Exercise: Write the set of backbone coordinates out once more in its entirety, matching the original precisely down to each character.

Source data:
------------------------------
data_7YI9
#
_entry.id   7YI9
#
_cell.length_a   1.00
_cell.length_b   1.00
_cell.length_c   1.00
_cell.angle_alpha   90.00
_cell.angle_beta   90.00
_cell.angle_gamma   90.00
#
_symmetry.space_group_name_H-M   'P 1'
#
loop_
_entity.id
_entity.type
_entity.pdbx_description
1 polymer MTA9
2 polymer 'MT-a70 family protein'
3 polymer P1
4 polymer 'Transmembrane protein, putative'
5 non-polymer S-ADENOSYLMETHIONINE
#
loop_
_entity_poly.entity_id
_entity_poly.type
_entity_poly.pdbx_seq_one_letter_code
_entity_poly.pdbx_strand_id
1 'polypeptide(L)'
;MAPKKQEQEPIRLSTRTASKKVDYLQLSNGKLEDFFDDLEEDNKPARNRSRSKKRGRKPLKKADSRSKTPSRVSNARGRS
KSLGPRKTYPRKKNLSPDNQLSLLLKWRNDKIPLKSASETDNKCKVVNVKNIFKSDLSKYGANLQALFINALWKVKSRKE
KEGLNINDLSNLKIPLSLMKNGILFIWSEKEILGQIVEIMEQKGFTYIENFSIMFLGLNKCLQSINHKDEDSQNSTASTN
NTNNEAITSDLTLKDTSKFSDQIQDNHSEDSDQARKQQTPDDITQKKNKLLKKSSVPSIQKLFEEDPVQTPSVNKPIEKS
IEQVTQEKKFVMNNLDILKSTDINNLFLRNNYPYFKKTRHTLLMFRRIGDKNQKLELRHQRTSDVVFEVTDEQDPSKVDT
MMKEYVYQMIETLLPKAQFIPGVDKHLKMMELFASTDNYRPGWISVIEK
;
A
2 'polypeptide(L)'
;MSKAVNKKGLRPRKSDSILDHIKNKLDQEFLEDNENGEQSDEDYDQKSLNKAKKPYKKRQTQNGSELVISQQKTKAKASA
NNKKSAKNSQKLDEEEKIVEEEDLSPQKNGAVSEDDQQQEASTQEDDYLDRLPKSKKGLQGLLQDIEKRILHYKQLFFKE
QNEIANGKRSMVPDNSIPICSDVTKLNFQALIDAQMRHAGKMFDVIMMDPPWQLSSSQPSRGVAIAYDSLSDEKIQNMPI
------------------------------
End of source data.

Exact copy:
data_7YI9
#
_entry.id   7YI9
#
_cell.length_a   1.00
_cell.length_b   1.00
_cell.length_c   1.00
_cell.angle_alpha   90.00
_cell.angle_beta   90.00
_cell.angle_gamma   90.00
#
_symmetry.space_group_name_H-M   'P 1'
#
loop_
_entity.id
_entity.type
_entity.pdbx_description
1 polymer MTA9
2 polymer 'MT-a70 family protein'
3 polymer P1
4 polymer 'Transmembrane protein, putative'
5 non-polymer S-ADENOSYLMETHIONINE
#
loop_
_entity_poly.entity_id
_entity_poly.type
_entity_poly.pdbx_seq_one_letter_code
_entity_poly.pdbx_strand_id
1 'polypeptide(L)'
;MAPKKQEQEPIRLSTRTASKKVDYLQLSNGKLEDFFDDLEEDNKPARNRSRSKKRGRKPLKKADSRSKTPSRVSNARGRS
KSLGPRKTYPRKKNLSPDNQLSLLLKWRNDKIPLKSASETDNKCKVVNVKNIFKSDLSKYGANLQALFINALWKVKSRKE
KEGLNINDLSNLKIPLSLMKNGILFIWSEKEILGQIVEIMEQKGFTYIENFSIMFLGLNKCLQSINHKDEDSQNSTASTN
NTNNEAITSDLTLKDTSKFSDQIQDNHSEDSDQARKQQTPDDITQKKNKLLKKSSVPSIQKLFEEDPVQTPSVNKPIEKS
IEQVTQEKKFVMNNLDILKSTDINNLFLRNNYPYFKKTRHTLLMFRRIGDKNQKLELRHQRTSDVVFEVTDEQDPSKVDT
MMKEYVYQMIETLLPKAQFIPGVDKHLKMMELFASTDNYRPGWISVIEK
;
A
2 'polypeptide(L)'
;MSKAVNKKGLRPRKSDSILDHIKNKLDQEFLEDNENGEQSDEDYDQKSLNKAKKPYKKRQTQNGSELVISQQKTKAKASA
NNKKSAKNSQKLDEEEKIVEEEDLSPQKNGAVSEDDQQQEASTQEDDYLDRLPKSKKGLQGLLQDIEKRILHYKQLFFKE
QNEIANGKRSMVPDNSIPICSDVTKLNFQALIDAQMRHAGKMFDVIMMDPPWQLSSSQPSRGVAIAYDSLSDEKIQNMPI